GODZILLA 

(1998)
With Matthew Broderick, Jean Reno, Maria Pitillo, Hank Azaria, Kevin Dunn, Michael Lerner, Harry Shearer
Directed by Roland Emmerich
Reviewed by Guest Reviewer Steve Bailey
Previously published elsewhere.  Used by permission.

Hi, folks... yeah, not really Godzilla, I know... sorry...      He's taller than the Statue of Liberty! He's twice as long as a 747! And he's as boring as a drunken houseguest on New Year's Eve!

    Once again, INDEPENCE DAY auteurs Dean Devlin and Roland Emmerich use the latest technology and Hollywood hype to turn modest 1950's tripe into expensive 1990's tripe.

    Yes, they came up with a unique reason for Godzilla's rampage (suffice to say, our boy has no need for Viagra), and those viewers salivating for killer destruction scenes will be more than pleased.  But the film looks so murky that I still couldn't tell you what Godzilla looks like as a whole.  You come out of this movie thinking, "Couldn't $120 million buy a decent camera lens?"

    Looks like they didn't spend much on the screenplay, either. As with most recent movies where the effects are the star, Godzilla gives us its version of The Supporting Cast Nobody Cares About.  There's the soft-spoken scientist (Matthew Broderick), whose warnings nobody will heed; his ex-girlfriend (Maria Pitillo), a would-be television reporter whose work keeps getting scooped by her sexist boss (Harry Shearer, doing a misplaced impression of Johnny Carson); and a New York mayor (Michael Lerner, doing a misplaced impression of Roger Ebert) who keeps trying to turn this disaster to his advantage.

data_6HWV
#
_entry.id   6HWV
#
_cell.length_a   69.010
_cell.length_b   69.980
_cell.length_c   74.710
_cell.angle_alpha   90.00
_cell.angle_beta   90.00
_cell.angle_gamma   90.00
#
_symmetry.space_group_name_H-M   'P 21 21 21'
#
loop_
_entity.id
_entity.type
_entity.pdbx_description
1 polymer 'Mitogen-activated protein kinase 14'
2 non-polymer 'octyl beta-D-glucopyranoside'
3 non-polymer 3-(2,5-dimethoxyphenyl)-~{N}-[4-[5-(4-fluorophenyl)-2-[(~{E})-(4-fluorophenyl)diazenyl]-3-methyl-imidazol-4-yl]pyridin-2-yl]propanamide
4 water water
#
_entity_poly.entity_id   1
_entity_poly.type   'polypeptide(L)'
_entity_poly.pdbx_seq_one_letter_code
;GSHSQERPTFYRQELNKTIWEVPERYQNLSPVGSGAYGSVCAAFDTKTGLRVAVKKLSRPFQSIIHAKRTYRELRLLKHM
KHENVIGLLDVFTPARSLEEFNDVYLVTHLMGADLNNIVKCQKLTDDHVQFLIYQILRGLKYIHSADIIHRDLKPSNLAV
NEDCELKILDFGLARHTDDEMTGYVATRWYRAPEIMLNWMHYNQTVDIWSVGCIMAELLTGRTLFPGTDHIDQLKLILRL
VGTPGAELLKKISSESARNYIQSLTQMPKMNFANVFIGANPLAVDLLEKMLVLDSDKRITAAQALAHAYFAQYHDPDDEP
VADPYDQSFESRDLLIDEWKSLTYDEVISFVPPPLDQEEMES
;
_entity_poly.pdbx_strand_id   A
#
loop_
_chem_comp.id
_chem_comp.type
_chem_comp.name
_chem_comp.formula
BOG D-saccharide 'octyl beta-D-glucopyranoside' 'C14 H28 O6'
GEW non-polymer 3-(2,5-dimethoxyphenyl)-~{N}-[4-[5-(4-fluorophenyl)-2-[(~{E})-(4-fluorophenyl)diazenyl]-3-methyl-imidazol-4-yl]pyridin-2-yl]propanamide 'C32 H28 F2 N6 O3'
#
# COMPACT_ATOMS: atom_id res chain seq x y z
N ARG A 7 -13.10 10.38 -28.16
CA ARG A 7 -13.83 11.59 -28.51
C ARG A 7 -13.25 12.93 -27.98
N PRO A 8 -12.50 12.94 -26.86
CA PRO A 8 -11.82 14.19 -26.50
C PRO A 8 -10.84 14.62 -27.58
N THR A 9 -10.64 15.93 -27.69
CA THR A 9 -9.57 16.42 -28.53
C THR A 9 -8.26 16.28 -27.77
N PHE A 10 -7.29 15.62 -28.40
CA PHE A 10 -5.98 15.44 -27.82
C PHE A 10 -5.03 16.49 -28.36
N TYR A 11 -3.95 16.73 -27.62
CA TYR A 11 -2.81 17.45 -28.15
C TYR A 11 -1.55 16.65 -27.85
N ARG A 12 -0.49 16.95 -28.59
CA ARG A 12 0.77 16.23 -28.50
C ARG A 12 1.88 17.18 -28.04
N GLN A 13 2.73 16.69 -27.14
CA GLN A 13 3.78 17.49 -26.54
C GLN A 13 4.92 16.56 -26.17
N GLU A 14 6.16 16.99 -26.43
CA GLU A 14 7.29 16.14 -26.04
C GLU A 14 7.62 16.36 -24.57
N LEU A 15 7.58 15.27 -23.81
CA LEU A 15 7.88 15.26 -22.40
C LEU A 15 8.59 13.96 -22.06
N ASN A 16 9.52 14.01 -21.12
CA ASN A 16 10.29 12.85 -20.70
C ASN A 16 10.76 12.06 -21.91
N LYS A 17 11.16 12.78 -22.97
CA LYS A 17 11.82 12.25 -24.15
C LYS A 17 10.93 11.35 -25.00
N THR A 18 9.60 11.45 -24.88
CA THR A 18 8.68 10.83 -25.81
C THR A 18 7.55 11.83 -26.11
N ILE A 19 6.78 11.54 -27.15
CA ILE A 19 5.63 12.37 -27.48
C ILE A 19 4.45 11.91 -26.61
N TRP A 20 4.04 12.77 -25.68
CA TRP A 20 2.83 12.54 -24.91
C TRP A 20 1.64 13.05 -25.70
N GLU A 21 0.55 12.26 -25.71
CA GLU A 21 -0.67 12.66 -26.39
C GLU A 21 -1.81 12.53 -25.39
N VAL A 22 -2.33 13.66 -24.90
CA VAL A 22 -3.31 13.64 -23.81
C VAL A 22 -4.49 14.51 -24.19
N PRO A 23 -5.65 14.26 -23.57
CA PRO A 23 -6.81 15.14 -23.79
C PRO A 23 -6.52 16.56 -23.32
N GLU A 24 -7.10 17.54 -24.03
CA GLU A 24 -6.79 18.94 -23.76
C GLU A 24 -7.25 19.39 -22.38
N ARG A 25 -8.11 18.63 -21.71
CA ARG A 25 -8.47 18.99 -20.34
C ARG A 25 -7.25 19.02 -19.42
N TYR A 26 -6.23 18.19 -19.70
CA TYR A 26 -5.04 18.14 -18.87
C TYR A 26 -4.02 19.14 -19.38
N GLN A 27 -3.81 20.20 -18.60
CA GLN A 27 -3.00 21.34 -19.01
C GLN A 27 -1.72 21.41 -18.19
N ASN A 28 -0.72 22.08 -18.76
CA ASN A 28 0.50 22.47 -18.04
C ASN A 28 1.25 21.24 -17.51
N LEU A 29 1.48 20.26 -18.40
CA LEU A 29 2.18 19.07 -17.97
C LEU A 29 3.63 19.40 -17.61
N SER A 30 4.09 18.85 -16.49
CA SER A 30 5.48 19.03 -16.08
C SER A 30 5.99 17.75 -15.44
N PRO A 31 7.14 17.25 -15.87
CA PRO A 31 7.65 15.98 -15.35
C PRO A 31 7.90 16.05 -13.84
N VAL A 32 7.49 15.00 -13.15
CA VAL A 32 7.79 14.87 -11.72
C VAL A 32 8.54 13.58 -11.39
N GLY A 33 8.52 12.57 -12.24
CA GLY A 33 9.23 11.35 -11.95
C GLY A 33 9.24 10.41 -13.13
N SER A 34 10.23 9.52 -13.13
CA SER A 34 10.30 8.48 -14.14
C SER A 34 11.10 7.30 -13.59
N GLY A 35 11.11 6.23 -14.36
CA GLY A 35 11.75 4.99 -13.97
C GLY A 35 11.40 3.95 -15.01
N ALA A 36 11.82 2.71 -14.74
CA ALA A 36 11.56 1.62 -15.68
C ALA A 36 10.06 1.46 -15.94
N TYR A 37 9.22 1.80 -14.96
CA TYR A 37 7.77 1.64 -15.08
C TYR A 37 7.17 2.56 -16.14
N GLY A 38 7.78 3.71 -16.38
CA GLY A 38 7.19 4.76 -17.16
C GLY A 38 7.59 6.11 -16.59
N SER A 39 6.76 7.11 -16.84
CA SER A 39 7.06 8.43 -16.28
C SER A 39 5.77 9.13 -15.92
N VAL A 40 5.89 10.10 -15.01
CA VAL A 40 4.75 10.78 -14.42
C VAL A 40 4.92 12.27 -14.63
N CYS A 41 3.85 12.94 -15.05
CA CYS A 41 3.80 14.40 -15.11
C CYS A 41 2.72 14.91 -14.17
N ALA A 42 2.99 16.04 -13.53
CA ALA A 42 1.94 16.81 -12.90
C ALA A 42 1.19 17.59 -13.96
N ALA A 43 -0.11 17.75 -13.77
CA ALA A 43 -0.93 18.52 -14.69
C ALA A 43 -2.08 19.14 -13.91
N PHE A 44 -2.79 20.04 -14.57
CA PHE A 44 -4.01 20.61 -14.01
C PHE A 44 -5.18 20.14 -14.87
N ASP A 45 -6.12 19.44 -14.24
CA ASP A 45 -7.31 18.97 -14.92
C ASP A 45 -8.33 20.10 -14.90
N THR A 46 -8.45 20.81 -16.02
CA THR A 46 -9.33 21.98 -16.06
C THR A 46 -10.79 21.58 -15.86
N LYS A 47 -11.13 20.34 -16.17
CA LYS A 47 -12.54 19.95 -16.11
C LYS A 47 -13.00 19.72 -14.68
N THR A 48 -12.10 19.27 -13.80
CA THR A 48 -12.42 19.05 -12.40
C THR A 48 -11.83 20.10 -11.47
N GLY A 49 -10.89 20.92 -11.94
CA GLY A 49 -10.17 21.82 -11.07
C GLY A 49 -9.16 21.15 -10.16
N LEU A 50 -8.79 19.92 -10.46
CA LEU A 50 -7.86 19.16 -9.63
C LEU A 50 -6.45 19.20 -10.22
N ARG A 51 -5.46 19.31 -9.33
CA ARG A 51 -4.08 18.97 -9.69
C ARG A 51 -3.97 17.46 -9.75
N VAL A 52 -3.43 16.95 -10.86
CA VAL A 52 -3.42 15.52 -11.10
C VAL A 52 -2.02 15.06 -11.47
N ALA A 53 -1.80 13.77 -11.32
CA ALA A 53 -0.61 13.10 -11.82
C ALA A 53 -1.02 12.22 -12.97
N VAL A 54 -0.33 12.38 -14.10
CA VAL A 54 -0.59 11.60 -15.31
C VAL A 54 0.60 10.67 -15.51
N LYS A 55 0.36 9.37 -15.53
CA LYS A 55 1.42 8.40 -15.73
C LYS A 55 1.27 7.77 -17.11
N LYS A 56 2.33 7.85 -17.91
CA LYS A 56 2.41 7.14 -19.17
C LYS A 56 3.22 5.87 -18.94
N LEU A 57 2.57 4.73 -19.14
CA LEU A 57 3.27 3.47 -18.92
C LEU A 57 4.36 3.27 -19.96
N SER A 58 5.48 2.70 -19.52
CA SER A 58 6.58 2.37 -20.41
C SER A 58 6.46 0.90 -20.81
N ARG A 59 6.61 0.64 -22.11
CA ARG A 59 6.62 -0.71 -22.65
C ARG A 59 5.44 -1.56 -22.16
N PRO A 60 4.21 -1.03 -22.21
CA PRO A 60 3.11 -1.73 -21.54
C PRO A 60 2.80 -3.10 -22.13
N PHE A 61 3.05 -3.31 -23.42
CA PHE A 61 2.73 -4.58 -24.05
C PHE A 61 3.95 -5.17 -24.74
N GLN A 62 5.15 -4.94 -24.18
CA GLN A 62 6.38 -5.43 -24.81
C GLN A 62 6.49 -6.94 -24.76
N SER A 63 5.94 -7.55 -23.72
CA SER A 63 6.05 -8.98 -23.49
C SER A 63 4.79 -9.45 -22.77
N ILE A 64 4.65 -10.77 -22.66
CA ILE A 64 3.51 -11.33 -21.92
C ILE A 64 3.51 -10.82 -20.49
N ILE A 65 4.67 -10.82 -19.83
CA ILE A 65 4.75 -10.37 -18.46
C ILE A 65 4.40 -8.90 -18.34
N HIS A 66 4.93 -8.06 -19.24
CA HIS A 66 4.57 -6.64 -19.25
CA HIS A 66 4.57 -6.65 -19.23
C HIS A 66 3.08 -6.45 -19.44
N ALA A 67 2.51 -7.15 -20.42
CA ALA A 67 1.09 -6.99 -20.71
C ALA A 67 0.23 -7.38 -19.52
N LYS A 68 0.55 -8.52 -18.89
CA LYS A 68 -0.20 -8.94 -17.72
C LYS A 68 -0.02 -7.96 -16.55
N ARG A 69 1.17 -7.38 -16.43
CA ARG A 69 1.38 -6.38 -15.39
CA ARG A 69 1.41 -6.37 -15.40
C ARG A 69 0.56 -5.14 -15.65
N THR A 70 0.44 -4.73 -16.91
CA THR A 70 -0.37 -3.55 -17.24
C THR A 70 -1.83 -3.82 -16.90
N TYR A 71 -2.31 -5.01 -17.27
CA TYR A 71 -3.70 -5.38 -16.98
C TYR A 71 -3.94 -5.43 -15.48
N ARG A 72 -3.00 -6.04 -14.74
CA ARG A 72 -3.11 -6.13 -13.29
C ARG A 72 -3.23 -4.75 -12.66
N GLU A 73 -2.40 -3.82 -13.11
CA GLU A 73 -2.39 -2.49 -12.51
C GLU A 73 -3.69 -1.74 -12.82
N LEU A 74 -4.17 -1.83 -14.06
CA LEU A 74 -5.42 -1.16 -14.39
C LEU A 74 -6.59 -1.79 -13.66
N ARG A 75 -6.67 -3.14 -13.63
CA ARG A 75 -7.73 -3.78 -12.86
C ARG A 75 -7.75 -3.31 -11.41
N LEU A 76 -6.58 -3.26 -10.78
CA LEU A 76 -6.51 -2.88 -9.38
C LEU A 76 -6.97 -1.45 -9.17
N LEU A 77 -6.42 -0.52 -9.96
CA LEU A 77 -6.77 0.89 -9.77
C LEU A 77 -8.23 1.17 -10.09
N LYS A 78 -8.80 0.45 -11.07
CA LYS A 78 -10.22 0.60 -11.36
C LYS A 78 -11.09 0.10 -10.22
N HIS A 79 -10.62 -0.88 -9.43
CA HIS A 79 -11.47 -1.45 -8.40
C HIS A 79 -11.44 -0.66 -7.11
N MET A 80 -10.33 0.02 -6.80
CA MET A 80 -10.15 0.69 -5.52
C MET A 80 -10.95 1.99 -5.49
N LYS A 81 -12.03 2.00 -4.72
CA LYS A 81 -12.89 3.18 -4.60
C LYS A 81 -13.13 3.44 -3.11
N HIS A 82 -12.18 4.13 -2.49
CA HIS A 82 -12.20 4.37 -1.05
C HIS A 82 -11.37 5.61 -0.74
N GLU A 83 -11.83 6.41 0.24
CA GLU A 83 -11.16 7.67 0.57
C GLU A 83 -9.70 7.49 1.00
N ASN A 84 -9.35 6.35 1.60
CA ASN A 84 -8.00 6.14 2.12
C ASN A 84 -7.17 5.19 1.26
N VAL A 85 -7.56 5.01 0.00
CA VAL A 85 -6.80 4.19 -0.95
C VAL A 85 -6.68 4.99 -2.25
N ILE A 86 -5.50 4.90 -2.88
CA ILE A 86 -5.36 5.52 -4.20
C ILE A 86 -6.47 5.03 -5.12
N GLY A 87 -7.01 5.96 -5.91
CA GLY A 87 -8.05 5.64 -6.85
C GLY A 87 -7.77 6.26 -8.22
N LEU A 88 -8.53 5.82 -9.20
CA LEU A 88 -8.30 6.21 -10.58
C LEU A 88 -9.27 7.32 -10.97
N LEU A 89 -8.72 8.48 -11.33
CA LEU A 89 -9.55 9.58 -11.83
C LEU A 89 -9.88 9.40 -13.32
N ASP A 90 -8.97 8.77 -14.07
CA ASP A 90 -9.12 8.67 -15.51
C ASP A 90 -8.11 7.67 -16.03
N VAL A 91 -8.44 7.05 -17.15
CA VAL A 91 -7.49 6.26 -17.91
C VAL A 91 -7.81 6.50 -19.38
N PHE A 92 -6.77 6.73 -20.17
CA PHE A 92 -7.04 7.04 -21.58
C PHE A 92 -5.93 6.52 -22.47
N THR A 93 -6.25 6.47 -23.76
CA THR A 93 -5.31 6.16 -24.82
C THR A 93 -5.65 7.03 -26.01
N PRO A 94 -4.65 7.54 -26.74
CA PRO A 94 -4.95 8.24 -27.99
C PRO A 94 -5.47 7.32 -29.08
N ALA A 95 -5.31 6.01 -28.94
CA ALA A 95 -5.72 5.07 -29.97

Like many other effects-driven stories, the whole thing is taken so seriously that it becomes irritating to watch. How reverent can you be about a male, maternally driven lizard who stomps all over New York to find a building where he can find out?    Yet Devlin and Emmerich treat their flimsy story like it was Wuthering Heights. I never expected to look back longingly on THE LOST WORLD: JURASSIC PARK but at least that movie had a better sense of proportion (and fun).

    The screening of this movie which I attended had an awful lot of patrons, young and old, scurrying up and down the aisles. That's never a good sign for a movie intended to be a crowd-pleaser.  After a while, you're left to ponder which of the non-stars will get picked off by the monster (just like those poor extras on the old "Star Trek"). Or wishing the filmmakers had the wit to include just one shot of a Japanese scientist whose lips were out-of-synch with his dialogue. - SB

Copyright © 2010 Steve Bailey.  All Rights Reserved.  Used by special permission.

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